Mya Jefferson: What is Black patriotism?

By Mya Jefferson The Black Lens

America has a long history of claiming lay to certain rights and promises. Certain rights and promises that would be denied to millions because of the color of their skin.

As African Americans do we choose allegiance to our race or our nation? That’s the double consciousness we as a people have to face with the past and present racism in America. Many figures have fought to change and better the nation. Martin Luther King, Jr. fought for equality, and Fredrick Douglass challenged America to live by its principals and freedom. Black patriotism is a way to embrace a more inclusive vision of what it means to be American.

Black patriotism also finds expression in cultural contributions that enrich the American tapestry. From literature to music, from art to sports, African Americans have shaped and influenced the nation’s cultural landscape. These contributions are not just artistic expressions but also assertions of belonging and a demand for recognition of Black excellence.

African American patriotism is a complex topic to cover due to all of the factors that go into it. It really is a resilient and multifaceted expression of love for our country although it’s also intertwined with a quest for justice, equality, and culture. We’ve continuously challenged and reshaped the nation, in a multitude of ways, such as the nations understanding of democracy and freedom, as well as fashion, food and slang.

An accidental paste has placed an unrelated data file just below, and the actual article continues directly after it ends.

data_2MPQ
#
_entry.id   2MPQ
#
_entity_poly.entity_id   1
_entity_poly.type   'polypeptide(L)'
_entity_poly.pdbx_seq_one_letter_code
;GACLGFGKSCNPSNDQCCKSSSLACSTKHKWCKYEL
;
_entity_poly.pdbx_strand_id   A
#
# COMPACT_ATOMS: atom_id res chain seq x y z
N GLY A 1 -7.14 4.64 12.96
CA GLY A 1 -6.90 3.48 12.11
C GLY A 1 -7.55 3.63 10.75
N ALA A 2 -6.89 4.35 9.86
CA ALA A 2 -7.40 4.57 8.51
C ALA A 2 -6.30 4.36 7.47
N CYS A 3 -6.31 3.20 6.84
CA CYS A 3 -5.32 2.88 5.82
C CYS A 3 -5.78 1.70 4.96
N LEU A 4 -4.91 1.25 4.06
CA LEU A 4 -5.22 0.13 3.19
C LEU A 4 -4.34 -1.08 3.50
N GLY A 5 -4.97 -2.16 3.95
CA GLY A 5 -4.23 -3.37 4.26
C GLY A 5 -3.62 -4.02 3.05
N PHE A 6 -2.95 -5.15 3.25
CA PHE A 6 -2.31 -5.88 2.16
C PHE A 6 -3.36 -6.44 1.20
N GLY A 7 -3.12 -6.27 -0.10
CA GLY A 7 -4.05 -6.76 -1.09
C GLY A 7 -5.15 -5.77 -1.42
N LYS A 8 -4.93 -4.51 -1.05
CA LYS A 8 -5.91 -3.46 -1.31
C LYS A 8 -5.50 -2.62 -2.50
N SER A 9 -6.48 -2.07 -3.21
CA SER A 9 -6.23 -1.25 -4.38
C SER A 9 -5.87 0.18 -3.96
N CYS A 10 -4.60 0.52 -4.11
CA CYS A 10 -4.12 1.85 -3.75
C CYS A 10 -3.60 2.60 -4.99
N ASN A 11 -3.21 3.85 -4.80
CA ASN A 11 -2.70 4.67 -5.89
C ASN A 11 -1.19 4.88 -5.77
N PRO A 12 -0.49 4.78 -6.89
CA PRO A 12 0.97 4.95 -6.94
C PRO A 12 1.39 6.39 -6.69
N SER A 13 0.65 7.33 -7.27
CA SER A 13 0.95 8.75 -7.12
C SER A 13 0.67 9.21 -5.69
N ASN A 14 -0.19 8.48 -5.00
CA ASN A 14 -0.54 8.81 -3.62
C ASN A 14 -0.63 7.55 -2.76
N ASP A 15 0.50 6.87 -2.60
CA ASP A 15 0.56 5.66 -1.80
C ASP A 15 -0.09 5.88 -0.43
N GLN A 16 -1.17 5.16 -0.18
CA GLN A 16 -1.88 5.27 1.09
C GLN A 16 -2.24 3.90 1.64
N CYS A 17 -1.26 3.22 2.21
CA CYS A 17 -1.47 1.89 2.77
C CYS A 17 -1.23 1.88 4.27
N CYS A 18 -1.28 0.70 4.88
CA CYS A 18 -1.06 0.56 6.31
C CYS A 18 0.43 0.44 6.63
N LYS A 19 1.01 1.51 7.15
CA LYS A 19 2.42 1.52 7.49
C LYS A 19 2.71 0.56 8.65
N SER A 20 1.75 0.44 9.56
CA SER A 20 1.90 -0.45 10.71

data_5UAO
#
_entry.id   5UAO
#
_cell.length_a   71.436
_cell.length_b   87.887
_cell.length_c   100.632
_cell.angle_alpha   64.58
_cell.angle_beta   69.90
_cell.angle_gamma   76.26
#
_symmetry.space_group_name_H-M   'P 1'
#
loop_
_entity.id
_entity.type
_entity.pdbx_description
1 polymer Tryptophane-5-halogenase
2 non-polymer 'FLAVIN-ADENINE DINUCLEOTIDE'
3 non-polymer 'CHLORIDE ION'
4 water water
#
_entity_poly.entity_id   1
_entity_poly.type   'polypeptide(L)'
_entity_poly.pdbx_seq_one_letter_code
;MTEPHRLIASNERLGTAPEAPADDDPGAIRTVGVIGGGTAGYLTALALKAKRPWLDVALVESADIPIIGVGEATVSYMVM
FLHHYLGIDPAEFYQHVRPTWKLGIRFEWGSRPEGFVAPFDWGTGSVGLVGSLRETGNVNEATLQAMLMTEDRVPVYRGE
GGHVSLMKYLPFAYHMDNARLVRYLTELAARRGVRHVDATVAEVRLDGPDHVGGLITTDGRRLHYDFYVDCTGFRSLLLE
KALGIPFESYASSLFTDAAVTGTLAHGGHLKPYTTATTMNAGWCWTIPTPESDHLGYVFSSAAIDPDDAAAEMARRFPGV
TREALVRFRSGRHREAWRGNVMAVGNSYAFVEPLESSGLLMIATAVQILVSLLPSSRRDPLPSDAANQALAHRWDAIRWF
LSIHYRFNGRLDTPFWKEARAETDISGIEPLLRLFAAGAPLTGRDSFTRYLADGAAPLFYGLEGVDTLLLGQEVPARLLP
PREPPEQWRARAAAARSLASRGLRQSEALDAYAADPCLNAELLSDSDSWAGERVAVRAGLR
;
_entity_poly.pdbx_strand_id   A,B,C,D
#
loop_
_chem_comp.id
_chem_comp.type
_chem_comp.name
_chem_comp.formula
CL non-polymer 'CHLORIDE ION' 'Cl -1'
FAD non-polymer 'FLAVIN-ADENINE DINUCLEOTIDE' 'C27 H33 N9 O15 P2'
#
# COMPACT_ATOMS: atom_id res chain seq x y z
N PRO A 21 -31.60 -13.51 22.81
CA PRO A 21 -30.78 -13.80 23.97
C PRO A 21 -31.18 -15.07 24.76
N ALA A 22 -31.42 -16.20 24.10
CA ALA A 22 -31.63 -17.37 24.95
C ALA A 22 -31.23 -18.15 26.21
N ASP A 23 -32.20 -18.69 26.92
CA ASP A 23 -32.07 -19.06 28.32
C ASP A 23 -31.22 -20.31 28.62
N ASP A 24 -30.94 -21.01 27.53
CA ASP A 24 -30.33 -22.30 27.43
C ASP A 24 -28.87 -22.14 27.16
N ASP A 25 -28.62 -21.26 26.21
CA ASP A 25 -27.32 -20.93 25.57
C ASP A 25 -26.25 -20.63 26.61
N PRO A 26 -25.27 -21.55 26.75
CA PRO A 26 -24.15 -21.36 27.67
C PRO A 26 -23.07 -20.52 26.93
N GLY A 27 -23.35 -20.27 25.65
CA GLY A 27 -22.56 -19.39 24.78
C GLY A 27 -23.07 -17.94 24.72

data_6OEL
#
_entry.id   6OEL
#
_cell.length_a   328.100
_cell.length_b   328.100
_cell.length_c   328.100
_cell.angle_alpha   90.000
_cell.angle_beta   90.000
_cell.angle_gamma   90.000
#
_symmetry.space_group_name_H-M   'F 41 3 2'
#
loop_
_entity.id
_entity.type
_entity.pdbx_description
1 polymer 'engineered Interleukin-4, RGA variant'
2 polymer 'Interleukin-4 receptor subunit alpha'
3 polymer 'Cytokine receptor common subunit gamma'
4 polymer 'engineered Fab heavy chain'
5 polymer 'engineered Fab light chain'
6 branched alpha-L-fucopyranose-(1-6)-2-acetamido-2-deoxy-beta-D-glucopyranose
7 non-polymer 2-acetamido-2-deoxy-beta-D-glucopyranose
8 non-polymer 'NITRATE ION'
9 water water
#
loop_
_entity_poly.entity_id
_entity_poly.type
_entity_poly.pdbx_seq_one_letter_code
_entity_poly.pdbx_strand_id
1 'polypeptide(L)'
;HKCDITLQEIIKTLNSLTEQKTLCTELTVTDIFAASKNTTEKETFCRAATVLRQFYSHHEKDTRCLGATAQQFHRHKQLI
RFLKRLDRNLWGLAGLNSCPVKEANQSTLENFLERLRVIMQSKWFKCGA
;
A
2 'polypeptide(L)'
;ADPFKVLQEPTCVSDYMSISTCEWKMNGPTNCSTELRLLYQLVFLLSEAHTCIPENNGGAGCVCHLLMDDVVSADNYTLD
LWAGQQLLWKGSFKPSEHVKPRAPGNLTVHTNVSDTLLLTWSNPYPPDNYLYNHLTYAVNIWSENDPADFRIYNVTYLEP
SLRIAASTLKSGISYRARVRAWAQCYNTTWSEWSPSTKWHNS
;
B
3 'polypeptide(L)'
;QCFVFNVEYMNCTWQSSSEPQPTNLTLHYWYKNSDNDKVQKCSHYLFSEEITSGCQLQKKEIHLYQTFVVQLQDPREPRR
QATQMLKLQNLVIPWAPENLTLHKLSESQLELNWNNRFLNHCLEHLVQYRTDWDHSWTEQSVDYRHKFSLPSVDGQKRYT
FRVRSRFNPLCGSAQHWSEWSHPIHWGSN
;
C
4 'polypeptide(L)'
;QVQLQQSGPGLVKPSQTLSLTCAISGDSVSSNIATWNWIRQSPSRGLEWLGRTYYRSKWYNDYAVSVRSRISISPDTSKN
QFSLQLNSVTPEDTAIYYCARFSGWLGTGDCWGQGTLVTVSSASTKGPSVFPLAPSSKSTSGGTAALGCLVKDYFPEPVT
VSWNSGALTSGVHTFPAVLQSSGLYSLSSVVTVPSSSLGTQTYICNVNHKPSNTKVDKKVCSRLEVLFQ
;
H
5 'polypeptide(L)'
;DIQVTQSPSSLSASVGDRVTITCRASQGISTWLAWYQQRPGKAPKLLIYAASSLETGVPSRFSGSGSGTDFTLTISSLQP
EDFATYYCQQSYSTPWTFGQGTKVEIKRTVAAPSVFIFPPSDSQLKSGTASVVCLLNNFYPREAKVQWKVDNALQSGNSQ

All throughout history, African Americans have enriched the tapestry of American patriotism, to create a path that gets longer and thicker, toward a more inclusive future for citizens of all colors. African Americans have consistently demonstrated unwavering loyalty and pure dedication to the ideals of freedom, justice and equality.

From the heroism of black soldiers and veterans in the Civil War fighting for emancipation, to the groundbreaking African American figures like Bayard Rustin and Shirley Chisholm, alongside others during the Civil Rights movement, their contributions have been pivotal in shaping the nation’s conscience and progress.

Through cultural achievements in expressive art, music, literature, sports, fashion and food, African Americans have not only celebrated our heritage, but also changes to America, and the challenges we force upon this nation too live up to its promise toward liberty and justice for all.

Our patriotism is shown and more so vividly expressed through a rich tapestry and huge variety of traditions, forms of unique art and movements that support and celebrate our culture as well as our heritage. For example, music has and will continue to play a very important role in such, with genres like gospel, jazz, blues and hip-hop, all of which expresses a powerful, vibrant flower of hope. Artists similar to Kendrick Lamar, Tupac Shakur, Nina Simone, and Marvin Gaye have used their influence, platform and music as one big place to spread hope, and a sense if patriotism rooted in desire to see American live up to its ideas.

Due to the upcoming events for the Fourth of July, I think it’s time to reflect on the contributions of the countless Black soldiers who fought in America’s wars, dating from the Revolutionary all the war towards the Civil War, even toward the conflict of present day, despite facing heavy discrimination and racism. They fought for something that in fact, was not theirs. As this day is also an opportunity to acknowledge the bravery and courage that Civil Rights leaders like Fredrick Douglass. In this present day, celebrating Black patriotism on the Forth of July can and should involve showcasing Black cultural contributions through our expressions through art.

This day is about recognizing the ongoing journey moving toward a more conclusive society while not only promising love and commitment, but loyalty as well.

Mya Jefferson is a student at West Valley High School and a founder of the communitywide Black Student Union.